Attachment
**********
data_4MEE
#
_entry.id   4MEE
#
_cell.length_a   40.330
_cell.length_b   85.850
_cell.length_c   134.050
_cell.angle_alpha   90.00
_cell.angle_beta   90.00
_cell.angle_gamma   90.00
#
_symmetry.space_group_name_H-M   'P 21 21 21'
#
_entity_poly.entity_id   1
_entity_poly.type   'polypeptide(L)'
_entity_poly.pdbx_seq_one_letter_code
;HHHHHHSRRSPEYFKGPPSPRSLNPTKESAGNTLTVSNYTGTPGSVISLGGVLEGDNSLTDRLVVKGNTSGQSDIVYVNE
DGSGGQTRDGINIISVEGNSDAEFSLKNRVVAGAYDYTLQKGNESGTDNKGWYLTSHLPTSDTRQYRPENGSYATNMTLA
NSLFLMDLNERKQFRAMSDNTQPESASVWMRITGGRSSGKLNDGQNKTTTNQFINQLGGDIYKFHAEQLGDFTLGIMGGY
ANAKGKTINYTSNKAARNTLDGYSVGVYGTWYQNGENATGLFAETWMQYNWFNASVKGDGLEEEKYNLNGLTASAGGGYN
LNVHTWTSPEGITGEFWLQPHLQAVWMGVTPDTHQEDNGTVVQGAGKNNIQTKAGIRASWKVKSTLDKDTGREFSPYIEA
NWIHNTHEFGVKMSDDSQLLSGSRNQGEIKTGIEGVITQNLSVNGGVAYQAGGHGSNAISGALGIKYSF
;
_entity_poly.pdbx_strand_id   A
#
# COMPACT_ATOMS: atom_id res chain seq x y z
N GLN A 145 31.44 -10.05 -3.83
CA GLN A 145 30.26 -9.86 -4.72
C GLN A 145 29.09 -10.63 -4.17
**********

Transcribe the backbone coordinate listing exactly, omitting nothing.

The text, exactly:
data_4MEE
#
_entry.id   4MEE
#
_cell.length_a   40.330
_cell.length_b   85.850
_cell.length_c   134.050
_cell.angle_alpha   90.00
_cell.angle_beta   90.00
_cell.angle_gamma   90.00
#
_symmetry.space_group_name_H-M   'P 21 21 21'
#
_entity_poly.entity_id   1
_entity_poly.type   'polypeptide(L)'
_entity_poly.pdbx_seq_one_letter_code
;HHHHHHSRRSPEYFKGPPSPRSLNPTKESAGNTLTVSNYTGTPGSVISLGGVLEGDNSLTDRLVVKGNTSGQSDIVYVNE
DGSGGQTRDGINIISVEGNSDAEFSLKNRVVAGAYDYTLQKGNESGTDNKGWYLTSHLPTSDTRQYRPENGSYATNMTLA
NSLFLMDLNERKQFRAMSDNTQPESASVWMRITGGRSSGKLNDGQNKTTTNQFINQLGGDIYKFHAEQLGDFTLGIMGGY
ANAKGKTINYTSNKAARNTLDGYSVGVYGTWYQNGENATGLFAETWMQYNWFNASVKGDGLEEEKYNLNGLTASAGGGYN
LNVHTWTSPEGITGEFWLQPHLQAVWMGVTPDTHQEDNGTVVQGAGKNNIQTKAGIRASWKVKSTLDKDTGREFSPYIEA
NWIHNTHEFGVKMSDDSQLLSGSRNQGEIKTGIEGVITQNLSVNGGVAYQAGGHGSNAISGALGIKYSF
;
_entity_poly.pdbx_strand_id   A
#
# COMPACT_ATOMS: atom_id res chain seq x y z
N GLN A 145 31.44 -10.05 -3.83
CA GLN A 145 30.26 -9.86 -4.72
C GLN A 145 29.09 -10.63 -4.17